Sacha Baron Cohen‘s new Sony comedy has the right to go there, but it’s still in massively poor taste
As you might have heard by now, Donald Trump contracts AIDS in Sacha Baron Cohen‘s new Sony comedy “The Brothers Grimsby,” which had the crowd at the film’s Westwood premiere whooping and laughing on Thursday night. Reading that sentence aloud may prompt you to shrug and say, “I guess you had to be there.” Well, I was there, and it wasn’t funny at all. In fact, it was sad and disgusting.
Now before we dive in, I must say right off the bat that I’m a big believer in free speech and Sacha Baron Cohen‘s right to make a tasteless joke about Trump, the easiest target on the planet right now.
Some may accuse me of not having a sense of humor while reading this, but the truth is that I can appreciate Baron Cohen and his comic attitudes regarding race (Ali G), sexuality (Bruno) and xenophobia (Borat). Hell, I laughed at the “Brothers Grimsby” scene set inside an elephant’s vagina, and generally felt the film was a step up from “The Dictator,” which was just dreadful.
That said, AIDS is not really a laughing matter, no matter who is contracting the disease. So to say it was disheartening to see last night’s crowd getting off to Baron Cohen’s sick revenge fantasy would be an understatement. Hollywood is a liberal town that has been incredibly supportive of the gay community, but you wouldn’t have guessed that judging from the reaction I witnessed last night.
For some reason, it has become acceptable for Hollywood to joke about AIDS. Homophobic, anti-Semitic and racist jokes are frowned upon in today’s comedy culture, but for some reason, AIDS is still on the table.
The HIV-negative laugh at the misfortune of the HIV-positive all the time in movies and on TV. How has this become OK in our society? I mean, you don’t hear a lot of cancer jokes, probably because most Hollywood writers, like the rest of the world, have lost a loved one to cancer. So tell me, what’s the difference? Is it the rarity of the disease, and the idea that audiences don’t think they’ll ever contract HIV?
The fact remains that it’s disappointing that AIDS is still being used as an instrument for comedic revenge in movies, and even more disappointing that it seemed to “work” on last night’s industry audience. I just wish Sacha Baron Cohen hadn’t felt the need to go there out of some personal feud with Trump.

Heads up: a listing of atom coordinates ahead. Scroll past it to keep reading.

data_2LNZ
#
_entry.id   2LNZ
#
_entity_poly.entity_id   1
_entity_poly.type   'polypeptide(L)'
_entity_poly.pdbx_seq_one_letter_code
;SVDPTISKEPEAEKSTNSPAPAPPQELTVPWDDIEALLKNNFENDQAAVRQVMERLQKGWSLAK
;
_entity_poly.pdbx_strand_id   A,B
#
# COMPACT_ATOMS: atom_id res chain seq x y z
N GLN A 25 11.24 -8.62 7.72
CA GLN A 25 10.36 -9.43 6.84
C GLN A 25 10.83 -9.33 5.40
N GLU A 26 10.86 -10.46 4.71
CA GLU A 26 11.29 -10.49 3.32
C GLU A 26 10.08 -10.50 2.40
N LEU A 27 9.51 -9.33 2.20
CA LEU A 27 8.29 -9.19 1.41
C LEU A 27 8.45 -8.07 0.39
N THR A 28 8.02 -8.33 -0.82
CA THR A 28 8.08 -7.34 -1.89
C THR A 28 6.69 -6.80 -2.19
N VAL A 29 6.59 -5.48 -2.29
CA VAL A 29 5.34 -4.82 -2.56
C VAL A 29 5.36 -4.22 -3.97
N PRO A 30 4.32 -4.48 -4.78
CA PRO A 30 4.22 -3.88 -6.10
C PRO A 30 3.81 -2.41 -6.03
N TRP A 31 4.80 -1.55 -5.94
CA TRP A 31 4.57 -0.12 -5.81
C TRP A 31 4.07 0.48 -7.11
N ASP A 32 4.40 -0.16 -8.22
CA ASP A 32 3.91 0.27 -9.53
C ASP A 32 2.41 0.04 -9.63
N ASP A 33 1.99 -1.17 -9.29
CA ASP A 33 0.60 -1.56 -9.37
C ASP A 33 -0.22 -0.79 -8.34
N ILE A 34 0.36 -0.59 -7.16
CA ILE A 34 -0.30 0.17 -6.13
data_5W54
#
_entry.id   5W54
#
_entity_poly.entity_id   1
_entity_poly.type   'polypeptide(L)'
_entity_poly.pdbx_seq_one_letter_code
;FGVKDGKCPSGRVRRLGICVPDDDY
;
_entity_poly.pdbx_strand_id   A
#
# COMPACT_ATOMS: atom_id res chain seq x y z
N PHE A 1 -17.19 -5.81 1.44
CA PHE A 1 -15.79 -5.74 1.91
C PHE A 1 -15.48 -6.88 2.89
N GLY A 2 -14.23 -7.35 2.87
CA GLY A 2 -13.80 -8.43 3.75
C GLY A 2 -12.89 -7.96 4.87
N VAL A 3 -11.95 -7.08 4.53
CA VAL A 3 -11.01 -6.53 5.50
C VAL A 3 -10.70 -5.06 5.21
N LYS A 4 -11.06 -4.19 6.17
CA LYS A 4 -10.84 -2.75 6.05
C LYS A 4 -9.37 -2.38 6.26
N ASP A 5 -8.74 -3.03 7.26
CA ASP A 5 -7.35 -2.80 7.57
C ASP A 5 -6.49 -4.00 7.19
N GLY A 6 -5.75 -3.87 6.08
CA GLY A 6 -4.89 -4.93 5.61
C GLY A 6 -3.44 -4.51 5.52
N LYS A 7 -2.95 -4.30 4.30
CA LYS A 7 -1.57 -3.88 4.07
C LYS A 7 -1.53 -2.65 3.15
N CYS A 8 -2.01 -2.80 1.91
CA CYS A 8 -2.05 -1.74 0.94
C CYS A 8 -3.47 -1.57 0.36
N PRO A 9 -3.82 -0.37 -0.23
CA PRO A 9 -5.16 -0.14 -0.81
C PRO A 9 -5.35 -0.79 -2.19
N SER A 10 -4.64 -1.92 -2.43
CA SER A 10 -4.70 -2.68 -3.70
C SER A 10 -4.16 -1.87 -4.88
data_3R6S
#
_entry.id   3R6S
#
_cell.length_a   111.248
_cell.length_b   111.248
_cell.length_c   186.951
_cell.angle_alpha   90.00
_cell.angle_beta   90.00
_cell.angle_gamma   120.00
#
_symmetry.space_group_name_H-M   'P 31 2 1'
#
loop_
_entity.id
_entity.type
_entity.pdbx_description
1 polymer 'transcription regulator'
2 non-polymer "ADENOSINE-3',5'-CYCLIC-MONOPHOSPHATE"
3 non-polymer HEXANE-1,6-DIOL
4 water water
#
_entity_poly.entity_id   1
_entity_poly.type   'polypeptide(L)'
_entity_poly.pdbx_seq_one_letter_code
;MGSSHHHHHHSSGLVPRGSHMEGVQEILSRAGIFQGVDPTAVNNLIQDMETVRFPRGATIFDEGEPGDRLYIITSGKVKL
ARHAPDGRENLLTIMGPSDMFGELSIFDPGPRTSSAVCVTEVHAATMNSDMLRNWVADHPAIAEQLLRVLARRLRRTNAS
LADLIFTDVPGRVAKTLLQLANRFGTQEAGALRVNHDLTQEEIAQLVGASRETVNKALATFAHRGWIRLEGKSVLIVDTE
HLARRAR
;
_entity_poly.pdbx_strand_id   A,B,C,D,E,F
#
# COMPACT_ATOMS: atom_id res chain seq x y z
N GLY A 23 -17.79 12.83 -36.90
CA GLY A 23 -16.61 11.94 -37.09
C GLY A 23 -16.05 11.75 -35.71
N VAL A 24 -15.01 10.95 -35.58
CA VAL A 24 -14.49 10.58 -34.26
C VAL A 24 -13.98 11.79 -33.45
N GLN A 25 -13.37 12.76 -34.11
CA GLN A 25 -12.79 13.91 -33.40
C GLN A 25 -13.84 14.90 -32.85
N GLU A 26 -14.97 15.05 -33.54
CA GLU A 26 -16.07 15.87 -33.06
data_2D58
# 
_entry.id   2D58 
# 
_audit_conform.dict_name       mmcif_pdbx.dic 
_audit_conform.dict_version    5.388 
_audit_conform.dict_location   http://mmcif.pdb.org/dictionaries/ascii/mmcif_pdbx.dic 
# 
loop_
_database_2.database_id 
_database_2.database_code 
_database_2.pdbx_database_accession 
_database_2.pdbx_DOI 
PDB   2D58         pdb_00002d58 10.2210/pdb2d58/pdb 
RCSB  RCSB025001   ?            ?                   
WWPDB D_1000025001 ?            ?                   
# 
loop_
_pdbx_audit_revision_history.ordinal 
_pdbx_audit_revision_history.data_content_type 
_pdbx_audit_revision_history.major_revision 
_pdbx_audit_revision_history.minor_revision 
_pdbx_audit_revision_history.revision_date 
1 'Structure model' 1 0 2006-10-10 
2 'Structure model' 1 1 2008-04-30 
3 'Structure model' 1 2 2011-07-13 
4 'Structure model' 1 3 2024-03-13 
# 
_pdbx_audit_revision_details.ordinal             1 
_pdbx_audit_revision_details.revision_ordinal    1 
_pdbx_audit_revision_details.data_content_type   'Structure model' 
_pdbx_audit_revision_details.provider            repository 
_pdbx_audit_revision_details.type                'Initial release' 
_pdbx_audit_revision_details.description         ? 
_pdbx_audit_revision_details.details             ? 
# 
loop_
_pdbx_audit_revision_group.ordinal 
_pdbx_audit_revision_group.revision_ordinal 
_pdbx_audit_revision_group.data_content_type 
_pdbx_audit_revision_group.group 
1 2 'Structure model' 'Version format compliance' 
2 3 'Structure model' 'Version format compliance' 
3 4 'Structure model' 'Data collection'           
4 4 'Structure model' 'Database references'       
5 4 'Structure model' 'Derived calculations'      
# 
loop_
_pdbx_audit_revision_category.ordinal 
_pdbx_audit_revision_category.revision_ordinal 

There were bogus reports that Sony executives were thinking of cutting the Trump scene, never mind the fact that producer Baron Cohen has final cut on the film. They shouldn’t have worried about upsetting Trump and risking a lawsuit — they should’ve second-guessed the obnoxious AIDS jokes, especially when the plot of the movie concerns a terrible fictional virus that would’ve made a suitable stand-in. You have to be worried about the executives at Sony when they’re laughing at that joke and sharing it with the entire world.
Over the past few months, it has become abundantly clear to me that Donald Trump is a bigot and a man of questionable character who is not fit to be the president of the United States. But to say he (or anyone) deserves AIDS is wrong on so many levels. I just don’t see how that is funny. Has Donald Trump personally killed anyone? Raped anyone? Beaten anyone? And yet this man, this father, this husband, deserves AIDS? And that devastating diagnosis is worthy of mockery?
I’m all for no limits in comedy, and am hardly ever offended by anything I see in a movie theater, but I wouldn’t wish AIDS on my worst enemy. Quite frankly, it’s a disgusting joke to make. AIDS is not a social punishment that affects bad people, it affects people from all walks of life. And “The Brothers Grimsby” only perpetuates that unfortunate societal stigma surrounding the disease.
Would people laugh if Trump got cancer or some other serious disease? What is it about AIDS that’s so funny? One of my Twitter followers wrote that he “can’t wait” to see “The Brothers Grimsby” now that he knows Donald Trump gets AIDS in the movie. How messed up is that? It’s a wish fulfillment gag that plays to the cheap seats and frankly, Baron Cohen should be above that. But I guess you’ll do anything when you’re desperate. The film is tracking poorly and the AIDS joke is the only reason the media is talking about it, though I’m not sure what that says about the media.
Since becoming a movie star with “Borat,” Baron Cohen has been content to making mediocre, character-based comedies using a tired fish-out-of-water format. His 15 minutes should’ve been up a long time ago. His tired Ali G shtick at the Oscars also went over like lead. It’s no wonder Baron Cohen didn’t end up starring in the Freddie Mercury movie — he sees AIDS as a joke, not a serious issue that people struggle with not just physically, but also mentally and emotionally, for their entire lives.
Sacha Baron Cohen‘s unique brand of comedy holds a mirror up to the audience. Last night’s gleeful crowd should take a hard look in that mirror and be frightened by the reflection. I don’t know who should be more embarrassed, Baron Cohen or anyone who laughs at that Donald Trump/AIDS joke.